The agency wants to know more about “charges for things people thought were covered by the base price of a product or service; unexpected charges for a product or service; charges that seemed too high for the alleged service and charges for which it was unclear why they were charged.”
Consumers who wish to alert regulators of further concerns about a consumer financial product or service can file a complaint online at ConsumerFinance.gov or call the Consumer Financial Protection Bureau at 855-411-2372 anytime.
What are the inconvenient costs?
The consumer protection agency could target several areas where fees obscure the true cost passed on to consumers, including:
Late fees: Major credit card companies charged more than $14 billion in 2019 in late fees, according to the CFPB. The average charge was around $35.
According to the CFPB, nearly all banks charge the same late fees on credit cards — the maximum currently allowed by law of $30 for the first late payment and $41 for subsequent late payments. The average late fee has risen to $31, approaching the $33 average before the Credit Card Accountability and Disclosure Act of 2009 (CARD).
Overall, the CFPB notes that fees of all kinds, including these late fees, account for around 20% of the total cost of credit cards.
Mortgage closing costs: The CFPB notes that most mortgages often involve “thousands of dollars in application fees and closing costs, which few people are in a good position to shop around for.”
Many times, Chopra said, consumers feel “cheated.”
These fees may deter some homeowners from refinancing at a better, lower rate.
Further, the CFPB stated that “borrowers who face financial hardship and struggle to make mortgage payments may find themselves unable to catch up due to the snowball of a plethora of related fees. to mortgage delinquency,” according to the agency’s request for information.
“Monthly Property Inspection Fees, New Title Fees, Legal Fees, Appraisals and Valuations, Broker Price Opinions, Compulsory Insurance, Foreclosure Fees and Miscellaneous” Corporate Advances “unspecified can all cause an owner to lose a house.”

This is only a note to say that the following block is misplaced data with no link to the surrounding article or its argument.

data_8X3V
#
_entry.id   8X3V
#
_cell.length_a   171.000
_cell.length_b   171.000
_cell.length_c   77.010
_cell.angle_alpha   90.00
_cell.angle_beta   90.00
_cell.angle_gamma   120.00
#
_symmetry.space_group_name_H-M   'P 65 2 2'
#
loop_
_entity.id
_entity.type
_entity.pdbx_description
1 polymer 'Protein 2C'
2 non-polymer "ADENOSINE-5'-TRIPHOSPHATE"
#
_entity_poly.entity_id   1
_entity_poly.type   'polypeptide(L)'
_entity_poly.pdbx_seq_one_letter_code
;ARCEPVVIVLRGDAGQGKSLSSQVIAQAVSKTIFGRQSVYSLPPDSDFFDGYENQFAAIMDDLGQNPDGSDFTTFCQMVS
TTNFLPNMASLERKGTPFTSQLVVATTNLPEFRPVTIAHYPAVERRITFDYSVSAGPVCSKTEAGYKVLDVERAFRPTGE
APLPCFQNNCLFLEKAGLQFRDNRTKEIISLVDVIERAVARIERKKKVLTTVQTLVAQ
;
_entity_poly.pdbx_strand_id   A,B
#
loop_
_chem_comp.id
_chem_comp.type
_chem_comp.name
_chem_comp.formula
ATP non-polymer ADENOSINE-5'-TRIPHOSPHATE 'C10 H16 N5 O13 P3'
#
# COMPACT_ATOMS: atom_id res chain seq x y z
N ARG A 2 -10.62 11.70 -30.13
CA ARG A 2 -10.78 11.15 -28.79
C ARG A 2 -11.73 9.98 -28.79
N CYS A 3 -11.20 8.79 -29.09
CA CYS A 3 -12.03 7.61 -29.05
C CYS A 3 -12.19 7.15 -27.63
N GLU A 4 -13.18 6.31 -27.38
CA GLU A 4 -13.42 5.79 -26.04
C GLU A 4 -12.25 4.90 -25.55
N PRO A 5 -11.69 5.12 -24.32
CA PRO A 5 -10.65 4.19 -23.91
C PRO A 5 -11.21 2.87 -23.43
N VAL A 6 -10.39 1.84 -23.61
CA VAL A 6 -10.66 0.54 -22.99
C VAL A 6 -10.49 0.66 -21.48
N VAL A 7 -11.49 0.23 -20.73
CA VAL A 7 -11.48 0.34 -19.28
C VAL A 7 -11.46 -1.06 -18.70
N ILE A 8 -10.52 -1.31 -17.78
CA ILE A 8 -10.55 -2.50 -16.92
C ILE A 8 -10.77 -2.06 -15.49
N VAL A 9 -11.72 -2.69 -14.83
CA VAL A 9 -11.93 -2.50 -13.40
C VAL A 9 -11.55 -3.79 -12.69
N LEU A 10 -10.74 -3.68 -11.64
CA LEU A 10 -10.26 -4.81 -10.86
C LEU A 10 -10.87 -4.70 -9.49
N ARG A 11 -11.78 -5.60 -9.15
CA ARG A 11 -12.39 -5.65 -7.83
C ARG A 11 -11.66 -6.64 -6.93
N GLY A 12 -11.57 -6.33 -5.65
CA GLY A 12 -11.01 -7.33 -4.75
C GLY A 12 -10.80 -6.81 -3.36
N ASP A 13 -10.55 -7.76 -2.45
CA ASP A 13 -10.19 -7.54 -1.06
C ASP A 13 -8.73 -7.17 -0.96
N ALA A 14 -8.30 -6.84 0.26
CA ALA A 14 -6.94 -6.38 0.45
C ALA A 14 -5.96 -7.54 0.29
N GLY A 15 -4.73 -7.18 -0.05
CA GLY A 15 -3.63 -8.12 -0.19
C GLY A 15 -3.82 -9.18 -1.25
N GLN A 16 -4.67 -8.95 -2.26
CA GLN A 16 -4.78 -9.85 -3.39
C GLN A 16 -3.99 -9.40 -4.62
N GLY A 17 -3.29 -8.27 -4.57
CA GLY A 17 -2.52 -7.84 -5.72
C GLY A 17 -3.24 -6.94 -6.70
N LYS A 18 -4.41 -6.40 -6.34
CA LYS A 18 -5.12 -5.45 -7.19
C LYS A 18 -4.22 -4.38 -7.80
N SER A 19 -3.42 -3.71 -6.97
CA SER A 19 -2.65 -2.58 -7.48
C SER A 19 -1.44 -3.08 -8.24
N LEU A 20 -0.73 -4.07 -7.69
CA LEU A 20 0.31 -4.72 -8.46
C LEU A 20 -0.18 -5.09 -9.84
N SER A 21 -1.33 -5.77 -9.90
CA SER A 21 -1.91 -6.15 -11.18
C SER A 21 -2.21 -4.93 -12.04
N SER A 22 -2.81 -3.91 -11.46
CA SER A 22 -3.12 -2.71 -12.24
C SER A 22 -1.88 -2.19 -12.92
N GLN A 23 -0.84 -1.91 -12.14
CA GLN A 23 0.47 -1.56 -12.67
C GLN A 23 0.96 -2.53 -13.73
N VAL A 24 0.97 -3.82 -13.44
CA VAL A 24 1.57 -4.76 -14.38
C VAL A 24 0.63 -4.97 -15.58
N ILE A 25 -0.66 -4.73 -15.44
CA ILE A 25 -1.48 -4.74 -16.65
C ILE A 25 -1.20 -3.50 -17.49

Overdraft fees: Banks and credit unions incurred more than $15 billion in overdraft fees and insufficient funds or NSF fees, sometimes referred to as insufficient funds fees, in 2019. The average fees charged were between 30 and 35 dollars.
The insufficient funds charge is triggered when you don’t have enough money in your account to cover the check you just wrote or automatic payment. The bank or credit union will decline the transaction but then charge the fee.
What are the banks doing?
Some of the outcry over overdraft fees has led to major changes. Chase, for example, created a larger buffer for deficits and eliminated the insufficient funds fee. But Chase keeps its $34 overdraft fee, and Chase customers can be charged a maximum of three overdraft fees per day.
Detroit-based Ally Financial, an online-only bank, announced last summer that its Ally Bank would end all overdraft fees.
Capital One announced plans in December to eliminate all overdraft fees and insufficient funds fees for its retail banking customers. Customers can choose whether or not to access overdraft protection. Capital One’s no-fee overdraft product was officially launched and became available to all mainstream bank customers on January 13.
Bank of America announced in January that it would reduce overdraft fees from $35 to $10 starting in May. And in February, Bank of America will eliminate the insufficient funds fee and remove the ability for customers to withdraw their accounts at ATMs.
These steps are important for consumers, but clearly the consumer agency sees more to do here.
“It’s progress, but it’s not enough,” Chopra said on the media call.
The CFPB scrutinizes fees. Expect the banks to back down.
An industry statement released by the American Bankers Association, Consumer Bankers Association, Credit Union National Association and others sharply criticized the CFPB’s new fee information request.
The banking groups called the agency’s decision “a misguided effort that paints a distorted and misleading picture of our country’s highly competitive financial services market.”
The groups said consumers have a wide range of choices and businesses compete every day, including on fees.
We’ll see how many changes could be coming. I have no doubt, however, that even greater progress can be made in offering a price reduction to more consumers.